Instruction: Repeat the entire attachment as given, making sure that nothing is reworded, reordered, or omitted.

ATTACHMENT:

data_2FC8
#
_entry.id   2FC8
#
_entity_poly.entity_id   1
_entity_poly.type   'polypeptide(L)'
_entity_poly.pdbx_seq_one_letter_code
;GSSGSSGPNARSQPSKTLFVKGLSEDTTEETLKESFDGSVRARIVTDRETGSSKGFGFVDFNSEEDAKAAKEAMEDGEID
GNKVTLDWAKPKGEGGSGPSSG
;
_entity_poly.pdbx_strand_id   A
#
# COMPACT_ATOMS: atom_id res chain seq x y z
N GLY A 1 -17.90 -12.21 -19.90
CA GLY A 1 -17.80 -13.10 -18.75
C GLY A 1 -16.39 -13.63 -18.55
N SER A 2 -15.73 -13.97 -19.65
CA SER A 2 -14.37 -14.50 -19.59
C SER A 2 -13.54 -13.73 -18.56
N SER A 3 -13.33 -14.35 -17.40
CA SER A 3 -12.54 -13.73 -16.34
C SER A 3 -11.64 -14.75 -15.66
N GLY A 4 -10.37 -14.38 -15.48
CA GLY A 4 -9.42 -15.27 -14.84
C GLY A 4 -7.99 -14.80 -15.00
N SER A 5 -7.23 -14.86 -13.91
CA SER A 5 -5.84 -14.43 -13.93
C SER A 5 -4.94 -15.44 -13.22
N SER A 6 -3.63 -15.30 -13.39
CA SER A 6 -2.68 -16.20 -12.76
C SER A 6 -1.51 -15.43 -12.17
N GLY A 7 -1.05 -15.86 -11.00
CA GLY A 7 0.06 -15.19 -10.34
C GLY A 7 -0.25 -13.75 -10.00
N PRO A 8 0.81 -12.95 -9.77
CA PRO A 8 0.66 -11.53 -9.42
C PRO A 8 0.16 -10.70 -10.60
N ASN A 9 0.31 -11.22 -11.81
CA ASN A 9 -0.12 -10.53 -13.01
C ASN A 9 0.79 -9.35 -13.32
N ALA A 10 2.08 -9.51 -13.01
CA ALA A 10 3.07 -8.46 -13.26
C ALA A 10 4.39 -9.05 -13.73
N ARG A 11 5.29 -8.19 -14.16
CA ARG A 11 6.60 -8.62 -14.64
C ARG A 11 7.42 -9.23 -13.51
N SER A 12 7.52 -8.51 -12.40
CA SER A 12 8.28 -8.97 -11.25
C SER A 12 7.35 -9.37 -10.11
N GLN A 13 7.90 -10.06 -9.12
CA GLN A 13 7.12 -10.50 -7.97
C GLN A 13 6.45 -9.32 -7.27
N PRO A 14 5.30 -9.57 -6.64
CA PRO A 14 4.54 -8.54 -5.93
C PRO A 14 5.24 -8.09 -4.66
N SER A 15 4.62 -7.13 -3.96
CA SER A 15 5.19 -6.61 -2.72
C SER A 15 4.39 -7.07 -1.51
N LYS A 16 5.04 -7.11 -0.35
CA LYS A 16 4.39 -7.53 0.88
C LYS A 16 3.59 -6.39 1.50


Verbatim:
data_2FC8
#
_entry.id   2FC8
#
_entity_poly.entity_id   1
_entity_poly.type   'polypeptide(L)'
_entity_poly.pdbx_seq_one_letter_code
;GSSGSSGPNARSQPSKTLFVKGLSEDTTEETLKESFDGSVRARIVTDRETGSSKGFGFVDFNSEEDAKAAKEAMEDGEID
GNKVTLDWAKPKGEGGSGPSSG
;
_entity_poly.pdbx_strand_id   A
#
# COMPACT_ATOMS: atom_id res chain seq x y z
N GLY A 1 -17.90 -12.21 -19.90
CA GLY A 1 -17.80 -13.10 -18.75
C GLY A 1 -16.39 -13.63 -18.55
N SER A 2 -15.73 -13.97 -19.65
CA SER A 2 -14.37 -14.50 -19.59
C SER A 2 -13.54 -13.73 -18.56
N SER A 3 -13.33 -14.35 -17.40
CA SER A 3 -12.54 -13.73 -16.34
C SER A 3 -11.64 -14.75 -15.66
N GLY A 4 -10.37 -14.38 -15.48
CA GLY A 4 -9.42 -15.27 -14.84
C GLY A 4 -7.99 -14.80 -15.00
N SER A 5 -7.23 -14.86 -13.91
CA SER A 5 -5.84 -14.43 -13.93
C SER A 5 -4.94 -15.44 -13.22
N SER A 6 -3.63 -15.30 -13.39
CA SER A 6 -2.68 -16.20 -12.76
C SER A 6 -1.51 -15.43 -12.17
N GLY A 7 -1.05 -15.86 -11.00
CA GLY A 7 0.06 -15.19 -10.34
C GLY A 7 -0.25 -13.75 -10.00
N PRO A 8 0.81 -12.95 -9.77
CA PRO A 8 0.66 -11.53 -9.42
C PRO A 8 0.16 -10.70 -10.60
N ASN A 9 0.31 -11.22 -11.81
CA ASN A 9 -0.12 -10.53 -13.01
C ASN A 9 0.79 -9.35 -13.32
N ALA A 10 2.08 -9.51 -13.01
CA ALA A 10 3.07 -8.46 -13.26
C ALA A 10 4.39 -9.05 -13.73
N ARG A 11 5.29 -8.19 -14.16
CA ARG A 11 6.60 -8.62 -14.64
C ARG A 11 7.42 -9.23 -13.51
N SER A 12 7.52 -8.51 -12.40
CA SER A 12 8.28 -8.97 -11.25
C SER A 12 7.35 -9.37 -10.11
N GLN A 13 7.90 -10.06 -9.12
CA GLN A 13 7.12 -10.50 -7.97
C GLN A 13 6.45 -9.32 -7.27
N PRO A 14 5.30 -9.57 -6.64
CA PRO A 14 4.54 -8.54 -5.93
C PRO A 14 5.24 -8.09 -4.66
N SER A 15 4.62 -7.13 -3.96
CA SER A 15 5.19 -6.61 -2.72
C SER A 15 4.39 -7.07 -1.51
N LYS A 16 5.04 -7.11 -0.35
CA LYS A 16 4.39 -7.53 0.88
C LYS A 16 3.59 -6.39 1.50